With the federal minimum wage now $6.55 an hour, Ristau said a two-wage-earner family would need to make $13.41 an hour each to provide the basic necessities to the family — a figure that doesn’t include debt payments, set asides for retirement, college tuition for their children or entertainment.
“It’s the basic needs standard which really falls very far short of what you would call a middle-class standard of living — even a lower middle class standard of living,” he said.
For Beltrami County, for a two-wage-earner family with two children, the family would need to total their jobs at $23.01 an hour just to pay basic needs.
In Minnesota, 624,000 jobs pay less than the inflation-adjusted minimum wage which should be $10.06 an hour, Ristau said. That amounts to 27 percent of the jobs in Minnesota, and 32 percent of the jobs in the five-county Headwaters Region.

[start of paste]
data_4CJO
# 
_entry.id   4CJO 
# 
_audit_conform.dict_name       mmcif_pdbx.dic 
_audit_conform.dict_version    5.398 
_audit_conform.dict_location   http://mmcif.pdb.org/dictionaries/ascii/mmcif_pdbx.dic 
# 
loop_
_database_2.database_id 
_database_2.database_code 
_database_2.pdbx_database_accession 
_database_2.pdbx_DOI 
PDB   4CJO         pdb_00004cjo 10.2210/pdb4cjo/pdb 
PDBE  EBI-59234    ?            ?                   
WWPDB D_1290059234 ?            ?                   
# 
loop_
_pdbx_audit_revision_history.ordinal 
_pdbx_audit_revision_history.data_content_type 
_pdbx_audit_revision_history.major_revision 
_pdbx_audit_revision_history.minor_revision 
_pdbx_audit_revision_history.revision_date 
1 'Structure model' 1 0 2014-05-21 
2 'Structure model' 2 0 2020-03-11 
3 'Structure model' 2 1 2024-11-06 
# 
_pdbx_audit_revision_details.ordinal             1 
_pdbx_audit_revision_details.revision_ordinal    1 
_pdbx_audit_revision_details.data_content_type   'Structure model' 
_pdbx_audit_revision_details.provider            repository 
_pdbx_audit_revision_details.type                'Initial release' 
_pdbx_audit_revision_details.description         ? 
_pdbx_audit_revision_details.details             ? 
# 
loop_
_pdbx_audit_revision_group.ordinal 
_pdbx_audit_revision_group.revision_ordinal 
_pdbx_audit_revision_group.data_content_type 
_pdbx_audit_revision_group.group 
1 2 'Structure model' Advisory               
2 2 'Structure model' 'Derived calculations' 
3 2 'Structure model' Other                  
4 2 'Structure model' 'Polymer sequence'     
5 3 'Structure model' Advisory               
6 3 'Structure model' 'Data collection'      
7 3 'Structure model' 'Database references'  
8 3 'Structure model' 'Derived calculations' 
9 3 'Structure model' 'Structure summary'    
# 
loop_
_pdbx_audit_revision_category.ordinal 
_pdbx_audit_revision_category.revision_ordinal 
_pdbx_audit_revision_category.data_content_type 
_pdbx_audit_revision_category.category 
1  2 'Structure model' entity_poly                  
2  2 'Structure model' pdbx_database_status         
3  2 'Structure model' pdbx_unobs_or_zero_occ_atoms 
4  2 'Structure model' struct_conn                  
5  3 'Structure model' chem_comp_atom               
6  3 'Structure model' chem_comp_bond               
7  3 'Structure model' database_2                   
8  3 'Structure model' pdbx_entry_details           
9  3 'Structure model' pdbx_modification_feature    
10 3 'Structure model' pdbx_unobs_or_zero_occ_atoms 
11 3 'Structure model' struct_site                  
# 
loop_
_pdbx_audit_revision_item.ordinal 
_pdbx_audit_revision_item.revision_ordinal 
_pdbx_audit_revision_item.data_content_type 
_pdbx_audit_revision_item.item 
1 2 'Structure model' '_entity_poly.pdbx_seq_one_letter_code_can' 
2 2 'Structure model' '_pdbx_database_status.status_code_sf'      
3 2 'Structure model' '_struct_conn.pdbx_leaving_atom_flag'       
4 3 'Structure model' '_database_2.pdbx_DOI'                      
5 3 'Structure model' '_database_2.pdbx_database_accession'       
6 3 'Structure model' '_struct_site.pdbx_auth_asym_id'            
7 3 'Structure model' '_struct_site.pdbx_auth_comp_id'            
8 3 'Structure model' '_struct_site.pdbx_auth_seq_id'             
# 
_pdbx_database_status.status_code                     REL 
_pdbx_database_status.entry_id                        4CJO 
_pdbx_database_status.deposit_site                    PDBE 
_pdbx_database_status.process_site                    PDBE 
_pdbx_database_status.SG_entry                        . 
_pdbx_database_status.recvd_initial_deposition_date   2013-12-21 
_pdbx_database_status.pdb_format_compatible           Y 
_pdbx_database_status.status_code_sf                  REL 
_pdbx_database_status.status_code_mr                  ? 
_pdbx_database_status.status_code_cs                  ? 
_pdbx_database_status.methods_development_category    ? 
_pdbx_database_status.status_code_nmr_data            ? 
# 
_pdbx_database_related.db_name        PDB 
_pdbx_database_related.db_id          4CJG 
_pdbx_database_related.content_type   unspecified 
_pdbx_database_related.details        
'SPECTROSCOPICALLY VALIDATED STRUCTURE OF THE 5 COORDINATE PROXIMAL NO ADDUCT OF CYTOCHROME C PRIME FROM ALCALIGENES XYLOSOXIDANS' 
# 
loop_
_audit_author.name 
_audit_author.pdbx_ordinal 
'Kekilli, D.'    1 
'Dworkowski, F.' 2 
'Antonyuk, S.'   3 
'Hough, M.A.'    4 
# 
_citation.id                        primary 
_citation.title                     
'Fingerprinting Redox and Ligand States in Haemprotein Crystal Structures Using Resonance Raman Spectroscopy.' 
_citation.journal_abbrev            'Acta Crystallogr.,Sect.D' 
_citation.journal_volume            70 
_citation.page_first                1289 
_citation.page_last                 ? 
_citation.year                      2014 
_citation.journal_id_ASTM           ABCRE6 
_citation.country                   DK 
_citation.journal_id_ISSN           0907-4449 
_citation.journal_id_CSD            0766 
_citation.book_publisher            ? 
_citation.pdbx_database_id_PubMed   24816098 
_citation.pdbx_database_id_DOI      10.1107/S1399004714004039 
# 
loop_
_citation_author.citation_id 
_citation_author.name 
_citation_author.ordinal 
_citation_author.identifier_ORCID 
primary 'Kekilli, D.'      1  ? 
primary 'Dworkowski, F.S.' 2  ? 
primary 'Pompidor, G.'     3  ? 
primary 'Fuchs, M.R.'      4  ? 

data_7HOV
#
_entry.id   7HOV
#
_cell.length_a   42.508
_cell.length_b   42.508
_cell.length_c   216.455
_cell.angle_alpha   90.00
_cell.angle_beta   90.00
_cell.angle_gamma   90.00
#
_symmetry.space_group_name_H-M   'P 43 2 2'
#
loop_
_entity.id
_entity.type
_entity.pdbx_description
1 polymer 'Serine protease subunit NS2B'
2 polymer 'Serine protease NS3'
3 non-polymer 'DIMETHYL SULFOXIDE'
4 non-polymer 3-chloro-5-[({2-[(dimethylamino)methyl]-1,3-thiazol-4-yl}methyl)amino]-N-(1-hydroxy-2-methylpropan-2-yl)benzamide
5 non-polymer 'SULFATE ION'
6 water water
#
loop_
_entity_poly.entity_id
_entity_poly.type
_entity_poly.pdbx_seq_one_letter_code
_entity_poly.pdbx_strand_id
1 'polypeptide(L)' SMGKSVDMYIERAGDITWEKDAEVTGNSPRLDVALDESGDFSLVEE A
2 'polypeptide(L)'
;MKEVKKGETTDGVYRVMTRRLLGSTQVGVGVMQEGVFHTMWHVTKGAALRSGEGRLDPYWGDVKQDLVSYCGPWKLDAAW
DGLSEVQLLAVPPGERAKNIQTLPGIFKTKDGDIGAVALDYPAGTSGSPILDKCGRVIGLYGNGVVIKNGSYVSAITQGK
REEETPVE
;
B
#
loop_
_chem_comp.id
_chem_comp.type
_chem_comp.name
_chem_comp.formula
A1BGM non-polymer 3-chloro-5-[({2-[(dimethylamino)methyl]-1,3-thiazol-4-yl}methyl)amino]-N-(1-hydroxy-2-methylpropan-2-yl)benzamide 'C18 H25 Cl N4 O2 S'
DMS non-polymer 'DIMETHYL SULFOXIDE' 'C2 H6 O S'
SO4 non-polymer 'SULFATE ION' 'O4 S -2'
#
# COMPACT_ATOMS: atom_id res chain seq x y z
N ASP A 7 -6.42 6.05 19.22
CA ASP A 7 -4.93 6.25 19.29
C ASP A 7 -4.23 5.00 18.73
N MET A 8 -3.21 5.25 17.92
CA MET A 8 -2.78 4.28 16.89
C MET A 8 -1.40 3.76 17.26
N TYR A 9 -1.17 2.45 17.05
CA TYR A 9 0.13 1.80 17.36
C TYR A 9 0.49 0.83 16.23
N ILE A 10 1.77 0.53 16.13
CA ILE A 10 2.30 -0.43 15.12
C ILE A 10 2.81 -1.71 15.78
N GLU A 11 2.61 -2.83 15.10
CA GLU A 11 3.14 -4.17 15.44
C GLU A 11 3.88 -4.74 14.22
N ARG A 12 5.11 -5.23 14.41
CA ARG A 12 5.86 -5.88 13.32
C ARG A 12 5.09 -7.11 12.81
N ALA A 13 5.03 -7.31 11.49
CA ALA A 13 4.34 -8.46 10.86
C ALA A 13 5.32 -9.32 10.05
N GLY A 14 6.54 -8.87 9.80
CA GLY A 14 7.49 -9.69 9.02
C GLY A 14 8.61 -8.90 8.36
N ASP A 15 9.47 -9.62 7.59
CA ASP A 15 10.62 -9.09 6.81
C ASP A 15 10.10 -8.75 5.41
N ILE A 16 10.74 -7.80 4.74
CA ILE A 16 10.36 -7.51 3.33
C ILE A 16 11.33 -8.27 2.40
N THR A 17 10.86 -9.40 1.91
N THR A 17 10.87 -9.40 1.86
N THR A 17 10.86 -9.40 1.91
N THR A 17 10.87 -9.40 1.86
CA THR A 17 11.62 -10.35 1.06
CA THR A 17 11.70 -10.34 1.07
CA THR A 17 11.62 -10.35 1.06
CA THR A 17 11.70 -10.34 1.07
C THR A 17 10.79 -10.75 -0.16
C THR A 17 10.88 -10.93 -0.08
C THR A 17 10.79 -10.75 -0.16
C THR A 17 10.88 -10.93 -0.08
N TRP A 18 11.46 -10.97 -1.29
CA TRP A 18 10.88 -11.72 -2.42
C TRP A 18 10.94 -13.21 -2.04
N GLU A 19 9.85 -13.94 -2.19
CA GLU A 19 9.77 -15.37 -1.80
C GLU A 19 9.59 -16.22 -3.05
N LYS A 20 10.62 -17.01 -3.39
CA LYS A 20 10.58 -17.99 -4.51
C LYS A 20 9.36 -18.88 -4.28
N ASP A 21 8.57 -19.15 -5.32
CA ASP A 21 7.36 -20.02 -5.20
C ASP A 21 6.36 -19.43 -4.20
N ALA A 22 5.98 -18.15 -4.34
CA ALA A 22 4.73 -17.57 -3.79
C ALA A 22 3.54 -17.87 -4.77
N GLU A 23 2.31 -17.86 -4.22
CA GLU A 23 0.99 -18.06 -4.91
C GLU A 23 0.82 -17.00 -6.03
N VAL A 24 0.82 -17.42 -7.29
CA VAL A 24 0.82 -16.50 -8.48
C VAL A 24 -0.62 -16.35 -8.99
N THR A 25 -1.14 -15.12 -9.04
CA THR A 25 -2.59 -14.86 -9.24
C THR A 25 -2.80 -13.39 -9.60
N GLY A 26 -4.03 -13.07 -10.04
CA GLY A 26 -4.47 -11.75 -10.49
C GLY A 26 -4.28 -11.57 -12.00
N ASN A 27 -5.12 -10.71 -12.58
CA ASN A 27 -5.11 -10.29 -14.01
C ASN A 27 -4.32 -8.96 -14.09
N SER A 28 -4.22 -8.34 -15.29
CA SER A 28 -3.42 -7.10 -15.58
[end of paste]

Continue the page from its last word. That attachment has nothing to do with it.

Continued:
“:Many other countries have higher minimum wages than the U.S. minimum wage,” he said, citing the United Kingdom at $12.60 an hour, France at $13.09 and Australia at $14.89.
“At $6.55 per hour, a couple with two children living in Minnesota would have to work more than four full-time minimum-wage jobs — or 164 hours a week — just to meet basic needs,” Ristau said.
The 2008 Legislature passed a bill raising the state’s minimum wage to $7.75 an hour on Aug. 1, 2009, but the measure was vetoed by Republican Gov. Tim Pawlenty. “There is strong support in the state for restoring a decent floor under the wages,” Ristau said, adding that the bill will be back.